Posted by Stella Lang on 01 Jan 2020

As we are ringing in a new year, many people are pondering their New Year’s resolutions. A new decade also means people are reflecting on their past ten years. Whilst I am not a fan of New Year’s resolutions, I am a huge fan of reflection and goal setting. The start of a new year provides the perfect backdrop to do just that. Looking at what you achieved in the last year and celebrating it. But also, what are the opportunities you have missed? What are the things that prevented you from not achieving your ambitions?

And I guess that is how New Year’s resolutions were born. The reason why I am not a fan of NY resolutions isn’t because of the action itself, but rather the timeliness of it. I firmly believe that you should not wait for that one time a year to reflect, process and reset. Instead, you should do it on a regular basis. A bit like when you are on a car journey and regularly check on your progress. And just like a car journey, your resolution should have a clearly defined destination.

According to a US News & World Report, the failure rate for New Year’s resolutions is approximately 80 percent while most people already break their resolution halfway through February.

So, how can you create resolutions that you can stick to? The most important part of a resolution or goal is to have an action plan. Without an action plan, you are setting yourself up for failure. Failing to plan is planning to fail and all that….

1. YOUR ‘WHY?’

This is single-handedly the most important factor in having successful goals or resolutions. Your ‘Why’ will be your motivator. Most resolutions are related to health and wellbeing, but saying ‘I want to become fit’ in 2020 is simply not going to cut it. Instead, a resolution stating ‘I want to be the best version of myself in 2020 so I can be happy and healthy and show up as the best mother for my children and wife for my husband’ has more weight to it. Of course, ‘mother and wife’ can be replaced with whatever suits you: husband/father/daughter/son/brother/sister/colleague/boss/friend etc’. Your ‘why’ must be so strong—and clearly defined—that when you falter, it helps to pick you up and jump right back into becoming that ‘best version of yourself’.

2. CHOOSE ONE GOAL (at a time)

Instead of having a list of things you’d like to achieve in 2020, decide on your ONE goal. Your ‘Why’ will determine your ‘One Goal’. If your ‘Why’ is to be a healthier, better version of yourself for your family, determine what is the one thing currently holding you back from being that person. What is that one domino, that when it is in place, the rest will fall into sequence automatically? Is it to be more energetic? If so, what gives you energy? If it is exercising, starting with a healthy exercise regime will be your one goal. You don’t have to restrict yourself to just one resolution for the year but you MUST stick to one goal at a time.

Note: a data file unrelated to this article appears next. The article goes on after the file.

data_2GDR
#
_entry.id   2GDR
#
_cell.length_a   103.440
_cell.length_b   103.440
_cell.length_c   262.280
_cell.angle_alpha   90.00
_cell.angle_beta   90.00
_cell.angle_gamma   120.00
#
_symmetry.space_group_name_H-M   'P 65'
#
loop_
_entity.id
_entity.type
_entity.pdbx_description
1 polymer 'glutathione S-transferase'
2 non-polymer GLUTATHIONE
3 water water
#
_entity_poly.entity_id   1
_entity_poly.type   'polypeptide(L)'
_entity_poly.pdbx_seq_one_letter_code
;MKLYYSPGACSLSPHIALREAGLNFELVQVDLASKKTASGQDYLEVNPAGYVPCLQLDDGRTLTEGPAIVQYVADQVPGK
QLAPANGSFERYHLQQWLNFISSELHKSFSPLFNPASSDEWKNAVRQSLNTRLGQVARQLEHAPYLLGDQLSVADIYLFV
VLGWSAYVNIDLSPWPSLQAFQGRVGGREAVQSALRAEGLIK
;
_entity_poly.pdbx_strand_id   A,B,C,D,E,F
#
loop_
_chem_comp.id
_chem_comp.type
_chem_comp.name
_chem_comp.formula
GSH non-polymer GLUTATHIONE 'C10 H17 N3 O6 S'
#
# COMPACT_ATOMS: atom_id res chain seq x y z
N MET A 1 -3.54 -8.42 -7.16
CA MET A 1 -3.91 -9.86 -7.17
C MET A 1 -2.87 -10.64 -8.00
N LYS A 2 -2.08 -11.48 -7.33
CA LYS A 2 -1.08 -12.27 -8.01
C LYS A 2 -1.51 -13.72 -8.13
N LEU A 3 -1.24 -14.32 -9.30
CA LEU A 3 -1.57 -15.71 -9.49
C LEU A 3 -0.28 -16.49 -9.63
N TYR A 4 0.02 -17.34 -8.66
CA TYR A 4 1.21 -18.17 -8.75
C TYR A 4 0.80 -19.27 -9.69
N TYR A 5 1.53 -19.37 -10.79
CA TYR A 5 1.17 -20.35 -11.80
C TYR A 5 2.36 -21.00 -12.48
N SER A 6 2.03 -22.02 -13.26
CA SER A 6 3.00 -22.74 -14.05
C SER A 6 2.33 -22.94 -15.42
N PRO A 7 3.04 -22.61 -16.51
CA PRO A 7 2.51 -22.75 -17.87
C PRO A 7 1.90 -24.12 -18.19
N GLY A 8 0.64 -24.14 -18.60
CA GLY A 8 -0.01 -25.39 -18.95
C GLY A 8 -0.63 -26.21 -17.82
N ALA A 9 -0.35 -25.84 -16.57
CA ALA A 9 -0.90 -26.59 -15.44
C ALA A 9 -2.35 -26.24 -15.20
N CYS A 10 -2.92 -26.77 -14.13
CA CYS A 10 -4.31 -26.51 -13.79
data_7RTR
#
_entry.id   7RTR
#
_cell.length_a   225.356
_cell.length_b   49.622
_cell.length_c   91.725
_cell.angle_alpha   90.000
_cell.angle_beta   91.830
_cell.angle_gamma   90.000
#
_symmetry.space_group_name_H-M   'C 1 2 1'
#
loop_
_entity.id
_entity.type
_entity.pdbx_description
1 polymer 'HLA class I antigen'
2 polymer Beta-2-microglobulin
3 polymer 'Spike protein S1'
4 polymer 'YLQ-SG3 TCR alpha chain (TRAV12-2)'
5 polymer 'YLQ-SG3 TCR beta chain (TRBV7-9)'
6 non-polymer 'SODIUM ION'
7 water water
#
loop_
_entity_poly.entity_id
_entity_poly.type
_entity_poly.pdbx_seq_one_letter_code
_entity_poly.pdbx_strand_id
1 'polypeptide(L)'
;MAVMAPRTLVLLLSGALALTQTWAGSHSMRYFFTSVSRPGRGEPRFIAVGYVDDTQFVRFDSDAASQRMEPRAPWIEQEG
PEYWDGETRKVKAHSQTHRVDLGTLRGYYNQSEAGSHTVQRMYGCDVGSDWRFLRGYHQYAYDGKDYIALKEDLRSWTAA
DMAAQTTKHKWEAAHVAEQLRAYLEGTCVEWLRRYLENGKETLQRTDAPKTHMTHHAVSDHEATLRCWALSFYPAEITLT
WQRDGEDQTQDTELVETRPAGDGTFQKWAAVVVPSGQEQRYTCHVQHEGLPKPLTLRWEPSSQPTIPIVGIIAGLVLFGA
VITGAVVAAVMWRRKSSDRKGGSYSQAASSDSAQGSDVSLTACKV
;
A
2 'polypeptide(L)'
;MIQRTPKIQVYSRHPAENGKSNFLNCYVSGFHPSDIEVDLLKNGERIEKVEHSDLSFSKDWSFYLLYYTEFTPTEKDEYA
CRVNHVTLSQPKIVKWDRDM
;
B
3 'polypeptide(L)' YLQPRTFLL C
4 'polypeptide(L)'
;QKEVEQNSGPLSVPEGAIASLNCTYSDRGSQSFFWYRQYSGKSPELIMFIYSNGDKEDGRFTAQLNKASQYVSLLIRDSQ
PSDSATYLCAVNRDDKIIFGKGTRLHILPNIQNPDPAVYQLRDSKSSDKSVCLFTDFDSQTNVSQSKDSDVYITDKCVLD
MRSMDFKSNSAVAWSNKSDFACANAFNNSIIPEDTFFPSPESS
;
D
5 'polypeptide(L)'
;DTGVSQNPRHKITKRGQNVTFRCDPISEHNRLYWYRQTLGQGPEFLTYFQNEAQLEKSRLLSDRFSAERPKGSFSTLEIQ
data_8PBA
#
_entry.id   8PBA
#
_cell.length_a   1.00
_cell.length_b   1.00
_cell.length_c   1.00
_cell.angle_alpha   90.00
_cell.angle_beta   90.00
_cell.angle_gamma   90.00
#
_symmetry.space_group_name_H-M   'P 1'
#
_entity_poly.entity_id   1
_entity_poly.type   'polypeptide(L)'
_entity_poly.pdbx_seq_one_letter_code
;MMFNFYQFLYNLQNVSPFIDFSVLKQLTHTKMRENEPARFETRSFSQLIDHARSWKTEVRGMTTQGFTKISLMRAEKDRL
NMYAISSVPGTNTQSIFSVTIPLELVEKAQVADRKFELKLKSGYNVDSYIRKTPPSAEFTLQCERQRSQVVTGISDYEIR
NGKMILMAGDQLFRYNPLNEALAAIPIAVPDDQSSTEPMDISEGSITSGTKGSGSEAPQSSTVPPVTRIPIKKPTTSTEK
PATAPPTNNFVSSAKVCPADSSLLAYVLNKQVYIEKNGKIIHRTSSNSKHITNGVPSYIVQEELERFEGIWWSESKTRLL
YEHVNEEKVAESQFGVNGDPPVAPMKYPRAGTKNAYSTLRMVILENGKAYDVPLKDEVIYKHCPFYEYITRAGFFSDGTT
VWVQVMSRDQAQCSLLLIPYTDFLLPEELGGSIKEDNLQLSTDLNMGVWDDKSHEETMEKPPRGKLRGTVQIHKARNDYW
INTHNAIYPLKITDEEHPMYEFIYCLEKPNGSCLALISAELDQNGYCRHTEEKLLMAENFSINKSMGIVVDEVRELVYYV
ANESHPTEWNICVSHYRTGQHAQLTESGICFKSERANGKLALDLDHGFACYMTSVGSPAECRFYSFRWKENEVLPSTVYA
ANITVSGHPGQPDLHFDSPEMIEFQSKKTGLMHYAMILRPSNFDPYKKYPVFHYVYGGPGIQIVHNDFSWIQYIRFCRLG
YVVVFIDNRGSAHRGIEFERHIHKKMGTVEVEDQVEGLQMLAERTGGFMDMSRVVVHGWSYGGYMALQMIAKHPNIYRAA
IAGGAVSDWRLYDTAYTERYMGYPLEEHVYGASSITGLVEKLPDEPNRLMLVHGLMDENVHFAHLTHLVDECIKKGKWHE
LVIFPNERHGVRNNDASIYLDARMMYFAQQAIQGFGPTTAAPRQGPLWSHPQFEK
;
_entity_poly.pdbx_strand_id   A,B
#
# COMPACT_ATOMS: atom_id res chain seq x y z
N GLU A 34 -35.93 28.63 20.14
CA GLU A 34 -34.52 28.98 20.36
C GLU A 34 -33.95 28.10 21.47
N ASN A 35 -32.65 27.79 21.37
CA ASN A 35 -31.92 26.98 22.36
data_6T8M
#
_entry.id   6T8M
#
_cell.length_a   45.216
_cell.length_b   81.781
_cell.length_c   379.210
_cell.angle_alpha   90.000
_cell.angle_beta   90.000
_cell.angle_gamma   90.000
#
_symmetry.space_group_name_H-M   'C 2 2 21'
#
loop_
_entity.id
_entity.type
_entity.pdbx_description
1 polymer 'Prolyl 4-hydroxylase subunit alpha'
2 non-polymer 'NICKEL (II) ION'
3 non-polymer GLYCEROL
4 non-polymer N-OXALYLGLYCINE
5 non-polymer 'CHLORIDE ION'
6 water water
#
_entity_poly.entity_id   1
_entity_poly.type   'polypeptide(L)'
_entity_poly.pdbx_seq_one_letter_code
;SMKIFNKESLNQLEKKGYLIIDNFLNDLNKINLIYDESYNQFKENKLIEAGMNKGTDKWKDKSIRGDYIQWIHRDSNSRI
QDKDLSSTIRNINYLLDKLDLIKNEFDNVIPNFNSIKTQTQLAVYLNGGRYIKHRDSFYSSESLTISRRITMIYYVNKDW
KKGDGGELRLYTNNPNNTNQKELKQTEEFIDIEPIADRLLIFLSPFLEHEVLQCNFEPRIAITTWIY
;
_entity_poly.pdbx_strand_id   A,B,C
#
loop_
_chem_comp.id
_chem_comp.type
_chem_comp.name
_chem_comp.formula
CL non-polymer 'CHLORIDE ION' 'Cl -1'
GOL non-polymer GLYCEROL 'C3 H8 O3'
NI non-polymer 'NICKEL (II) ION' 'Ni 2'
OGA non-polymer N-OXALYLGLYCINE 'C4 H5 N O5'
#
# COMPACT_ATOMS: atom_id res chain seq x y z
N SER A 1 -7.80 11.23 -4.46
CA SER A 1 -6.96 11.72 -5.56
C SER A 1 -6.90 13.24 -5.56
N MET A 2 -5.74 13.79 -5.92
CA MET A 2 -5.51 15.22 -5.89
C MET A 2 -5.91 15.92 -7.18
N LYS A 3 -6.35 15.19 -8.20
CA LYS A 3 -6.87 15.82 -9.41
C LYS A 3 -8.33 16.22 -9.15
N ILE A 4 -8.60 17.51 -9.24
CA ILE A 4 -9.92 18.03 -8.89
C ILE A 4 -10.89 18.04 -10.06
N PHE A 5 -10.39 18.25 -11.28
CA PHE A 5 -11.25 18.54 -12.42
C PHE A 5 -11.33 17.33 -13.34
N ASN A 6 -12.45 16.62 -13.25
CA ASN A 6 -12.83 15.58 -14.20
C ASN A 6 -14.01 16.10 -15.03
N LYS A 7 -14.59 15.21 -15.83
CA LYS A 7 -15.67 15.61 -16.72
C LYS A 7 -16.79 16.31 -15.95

Once you have integrated your goal as part of your daily routine, you can add another like drinking enough water or adding more greens to your diet. The key is to focus on ONE thing at a time. Once you feel it is firmly part of your daily routine, you can add another. A 2009 study published in the European Journal of Social Psychology states that it takes 66 days for a new behaviour to become automatic.


I don’t mean like a romantic date but rather a daily commitment. Once you have identified your ‘Why’ and ‘One Goal’, it is important to establish exactly what portion and time of the day you will allocate to your goal. Keep it simple and realistic and start with forty-five minutes to one hour a day. You need to be specific and you need to make sure it is achievable. Starting off with a two-hour slot will make you falter at the first hurdle. You must set yourself up for success.

Once you identified the length of time, define what time of the day it will need to happen. You must pen it into your daily schedule and treat it as an appointment with your most important client or stakeholder. It is easy to push our own goals to the side when your family, friend or clients/colleagues/boss ask something of you but you must respect this time. This is the most important commitment you will make to yourself and it should not be something that you can easily push to a ‘later time or date’. Even if it means getting up an hour earlier every day to dedicate to your goal, find a way to make it happen. And, if something outside of your control happens that prevent you from making that slot, find an alternative slot within the next 24 hours. Do not get disheartened if you missed a day or two. The most important bit is to jump right back in before you break the cycle.

So, whilst most of us are recovering from our post-Christmas indulgence and relaxation, schedule some time with yourself to work through your 2020 resolution. It might mean you take a walk on your own or just wander in your garden with a cup of tea. Whatever way you choose to do it, make sure you fully focus on yourself and what you want to get out of the year. Importantly, don’t treat it as something that has to happen on January 1st. If you only get to start on January 8th, that is perfect as well. Just as long as you start at some point in the near future with the right mindset and determination.

Here’s to a truly spectacular 2020 for you!

Stella xx

Stella Lang
Stella is a family lifestyle blogger who lives in Epsom with her husband and two young daughters. Her passions include travelling, discovering new experiences and being outdoors as close to nature as possible. She is known for her love of good food, champagne and quest to raise happy, healthy children and enjoying all the wonderful family outings Surrey has to offer.

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